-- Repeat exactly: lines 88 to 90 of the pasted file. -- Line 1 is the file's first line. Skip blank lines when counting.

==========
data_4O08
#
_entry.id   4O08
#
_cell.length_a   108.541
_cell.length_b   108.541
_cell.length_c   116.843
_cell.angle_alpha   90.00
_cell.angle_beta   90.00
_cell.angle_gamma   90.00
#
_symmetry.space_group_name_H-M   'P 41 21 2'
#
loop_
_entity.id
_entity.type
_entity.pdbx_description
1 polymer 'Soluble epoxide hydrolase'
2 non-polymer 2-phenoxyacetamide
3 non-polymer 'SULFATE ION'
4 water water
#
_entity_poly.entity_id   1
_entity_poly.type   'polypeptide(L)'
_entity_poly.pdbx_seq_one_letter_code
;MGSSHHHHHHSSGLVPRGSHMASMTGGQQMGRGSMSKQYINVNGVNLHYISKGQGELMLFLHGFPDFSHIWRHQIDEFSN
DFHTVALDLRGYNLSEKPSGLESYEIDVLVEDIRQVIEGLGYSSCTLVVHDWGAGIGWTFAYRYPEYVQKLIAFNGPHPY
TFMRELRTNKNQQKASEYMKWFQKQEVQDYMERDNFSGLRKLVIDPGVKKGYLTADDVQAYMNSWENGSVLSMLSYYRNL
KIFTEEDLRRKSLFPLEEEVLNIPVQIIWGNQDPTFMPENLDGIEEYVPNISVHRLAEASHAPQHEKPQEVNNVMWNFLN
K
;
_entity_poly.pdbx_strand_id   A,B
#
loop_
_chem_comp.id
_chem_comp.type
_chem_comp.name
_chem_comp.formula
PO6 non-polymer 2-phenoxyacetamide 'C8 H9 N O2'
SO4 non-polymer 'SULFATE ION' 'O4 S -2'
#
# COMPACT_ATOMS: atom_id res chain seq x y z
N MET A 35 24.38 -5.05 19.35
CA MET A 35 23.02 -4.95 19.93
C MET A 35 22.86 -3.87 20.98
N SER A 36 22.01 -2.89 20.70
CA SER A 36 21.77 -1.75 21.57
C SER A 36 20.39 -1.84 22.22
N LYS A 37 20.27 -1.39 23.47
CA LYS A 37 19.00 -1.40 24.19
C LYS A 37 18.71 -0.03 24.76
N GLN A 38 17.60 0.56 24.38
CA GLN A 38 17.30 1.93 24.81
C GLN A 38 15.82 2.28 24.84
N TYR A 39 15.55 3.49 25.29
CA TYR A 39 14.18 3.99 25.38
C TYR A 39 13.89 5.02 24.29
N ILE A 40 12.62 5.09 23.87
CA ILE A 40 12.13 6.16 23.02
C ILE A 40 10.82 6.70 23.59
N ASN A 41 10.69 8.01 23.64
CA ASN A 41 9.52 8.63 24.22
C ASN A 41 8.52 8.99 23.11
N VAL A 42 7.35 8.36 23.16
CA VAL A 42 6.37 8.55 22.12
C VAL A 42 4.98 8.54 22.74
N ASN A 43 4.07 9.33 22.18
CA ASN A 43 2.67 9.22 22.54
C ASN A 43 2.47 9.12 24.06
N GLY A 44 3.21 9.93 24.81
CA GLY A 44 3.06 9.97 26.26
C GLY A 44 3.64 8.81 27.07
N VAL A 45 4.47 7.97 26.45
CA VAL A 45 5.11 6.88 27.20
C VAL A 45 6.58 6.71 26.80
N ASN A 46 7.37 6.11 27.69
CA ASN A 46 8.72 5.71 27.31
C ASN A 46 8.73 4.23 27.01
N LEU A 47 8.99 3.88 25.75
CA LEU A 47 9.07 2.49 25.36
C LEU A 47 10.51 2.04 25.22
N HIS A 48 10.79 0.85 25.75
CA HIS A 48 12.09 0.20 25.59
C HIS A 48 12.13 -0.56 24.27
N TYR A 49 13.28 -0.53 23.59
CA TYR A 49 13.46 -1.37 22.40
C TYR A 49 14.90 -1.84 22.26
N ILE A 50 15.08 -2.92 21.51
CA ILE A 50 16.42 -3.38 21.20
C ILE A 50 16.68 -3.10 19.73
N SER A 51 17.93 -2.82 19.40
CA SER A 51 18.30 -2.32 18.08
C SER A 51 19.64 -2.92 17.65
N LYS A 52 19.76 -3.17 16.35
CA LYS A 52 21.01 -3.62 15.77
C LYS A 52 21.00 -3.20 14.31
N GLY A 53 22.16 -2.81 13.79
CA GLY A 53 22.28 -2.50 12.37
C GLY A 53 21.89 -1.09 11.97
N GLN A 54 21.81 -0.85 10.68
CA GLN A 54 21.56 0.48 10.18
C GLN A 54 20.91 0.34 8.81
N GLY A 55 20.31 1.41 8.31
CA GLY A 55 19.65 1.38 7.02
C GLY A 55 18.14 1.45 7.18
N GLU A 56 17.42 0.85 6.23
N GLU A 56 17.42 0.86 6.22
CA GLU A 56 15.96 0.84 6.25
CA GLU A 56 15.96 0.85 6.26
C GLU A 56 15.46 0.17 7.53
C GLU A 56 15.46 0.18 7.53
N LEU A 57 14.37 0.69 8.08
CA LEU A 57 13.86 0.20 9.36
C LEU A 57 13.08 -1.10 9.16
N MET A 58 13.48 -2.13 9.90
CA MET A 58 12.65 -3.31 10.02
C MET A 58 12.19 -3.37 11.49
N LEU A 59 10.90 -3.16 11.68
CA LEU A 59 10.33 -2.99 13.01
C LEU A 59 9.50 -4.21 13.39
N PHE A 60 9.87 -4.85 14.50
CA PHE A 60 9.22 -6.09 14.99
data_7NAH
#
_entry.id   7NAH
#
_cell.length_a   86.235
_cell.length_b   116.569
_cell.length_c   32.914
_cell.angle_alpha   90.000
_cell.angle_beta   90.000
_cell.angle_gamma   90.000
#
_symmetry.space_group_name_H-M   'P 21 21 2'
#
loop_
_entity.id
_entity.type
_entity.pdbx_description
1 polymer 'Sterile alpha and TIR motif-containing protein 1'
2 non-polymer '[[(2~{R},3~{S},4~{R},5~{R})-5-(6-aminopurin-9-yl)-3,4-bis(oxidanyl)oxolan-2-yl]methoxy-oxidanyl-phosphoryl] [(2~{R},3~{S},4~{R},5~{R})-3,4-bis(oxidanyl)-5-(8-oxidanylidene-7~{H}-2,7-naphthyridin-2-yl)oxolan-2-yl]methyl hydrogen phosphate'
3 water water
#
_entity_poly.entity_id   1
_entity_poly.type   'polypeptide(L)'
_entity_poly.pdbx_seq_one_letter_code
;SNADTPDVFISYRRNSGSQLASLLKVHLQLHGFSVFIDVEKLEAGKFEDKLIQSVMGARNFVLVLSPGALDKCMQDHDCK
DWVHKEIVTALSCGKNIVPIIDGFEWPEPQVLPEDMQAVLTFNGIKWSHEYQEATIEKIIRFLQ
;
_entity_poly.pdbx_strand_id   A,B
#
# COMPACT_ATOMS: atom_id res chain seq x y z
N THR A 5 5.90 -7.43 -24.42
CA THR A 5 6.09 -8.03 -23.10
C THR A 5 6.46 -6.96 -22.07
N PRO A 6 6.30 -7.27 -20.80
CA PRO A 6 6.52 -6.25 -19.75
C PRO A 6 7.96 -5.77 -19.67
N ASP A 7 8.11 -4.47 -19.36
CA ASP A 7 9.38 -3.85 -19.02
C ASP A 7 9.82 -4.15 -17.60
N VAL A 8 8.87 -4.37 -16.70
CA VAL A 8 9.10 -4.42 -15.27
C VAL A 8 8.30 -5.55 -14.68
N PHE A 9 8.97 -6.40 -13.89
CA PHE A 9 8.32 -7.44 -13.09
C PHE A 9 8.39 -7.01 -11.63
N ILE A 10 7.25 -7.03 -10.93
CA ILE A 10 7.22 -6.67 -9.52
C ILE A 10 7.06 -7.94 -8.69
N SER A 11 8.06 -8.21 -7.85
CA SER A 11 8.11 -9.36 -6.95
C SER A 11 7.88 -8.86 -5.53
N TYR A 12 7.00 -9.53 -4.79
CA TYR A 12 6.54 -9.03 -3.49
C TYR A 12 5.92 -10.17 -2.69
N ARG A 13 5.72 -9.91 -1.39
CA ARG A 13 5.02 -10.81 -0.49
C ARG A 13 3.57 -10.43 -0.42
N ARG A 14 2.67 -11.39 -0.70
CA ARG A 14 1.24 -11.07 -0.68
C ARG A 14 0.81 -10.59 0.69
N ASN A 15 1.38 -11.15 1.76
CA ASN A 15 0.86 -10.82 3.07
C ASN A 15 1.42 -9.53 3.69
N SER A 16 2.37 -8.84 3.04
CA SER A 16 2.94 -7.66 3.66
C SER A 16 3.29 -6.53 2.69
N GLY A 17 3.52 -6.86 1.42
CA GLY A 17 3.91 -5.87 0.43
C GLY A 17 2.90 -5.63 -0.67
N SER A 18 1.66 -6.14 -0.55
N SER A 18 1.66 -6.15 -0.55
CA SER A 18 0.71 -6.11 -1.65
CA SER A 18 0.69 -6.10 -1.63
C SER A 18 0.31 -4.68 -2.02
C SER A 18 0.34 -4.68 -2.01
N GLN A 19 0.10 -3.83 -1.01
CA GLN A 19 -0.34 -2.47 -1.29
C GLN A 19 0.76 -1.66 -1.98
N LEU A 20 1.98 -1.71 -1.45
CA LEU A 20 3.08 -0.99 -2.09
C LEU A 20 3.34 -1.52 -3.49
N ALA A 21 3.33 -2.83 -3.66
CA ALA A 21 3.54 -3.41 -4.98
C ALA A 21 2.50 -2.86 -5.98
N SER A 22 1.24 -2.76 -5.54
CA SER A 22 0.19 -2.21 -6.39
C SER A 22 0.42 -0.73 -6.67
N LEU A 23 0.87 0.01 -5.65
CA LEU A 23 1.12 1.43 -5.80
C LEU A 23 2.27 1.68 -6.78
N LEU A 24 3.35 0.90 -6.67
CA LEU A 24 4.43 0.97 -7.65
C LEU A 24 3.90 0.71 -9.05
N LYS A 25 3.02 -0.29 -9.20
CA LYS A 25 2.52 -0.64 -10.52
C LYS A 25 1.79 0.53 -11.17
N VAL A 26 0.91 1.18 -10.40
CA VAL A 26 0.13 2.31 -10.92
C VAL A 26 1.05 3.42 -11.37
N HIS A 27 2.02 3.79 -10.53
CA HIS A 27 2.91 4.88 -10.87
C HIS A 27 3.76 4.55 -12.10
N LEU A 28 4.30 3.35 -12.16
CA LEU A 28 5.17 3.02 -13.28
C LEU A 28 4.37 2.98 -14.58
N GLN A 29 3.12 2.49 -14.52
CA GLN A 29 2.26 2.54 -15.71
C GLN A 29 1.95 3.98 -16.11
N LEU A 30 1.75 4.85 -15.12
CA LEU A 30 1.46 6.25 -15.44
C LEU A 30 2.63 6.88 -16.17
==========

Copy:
N ILE A 50 15.08 -2.92 21.51
CA ILE A 50 16.42 -3.38 21.20
C ILE A 50 16.68 -3.10 19.73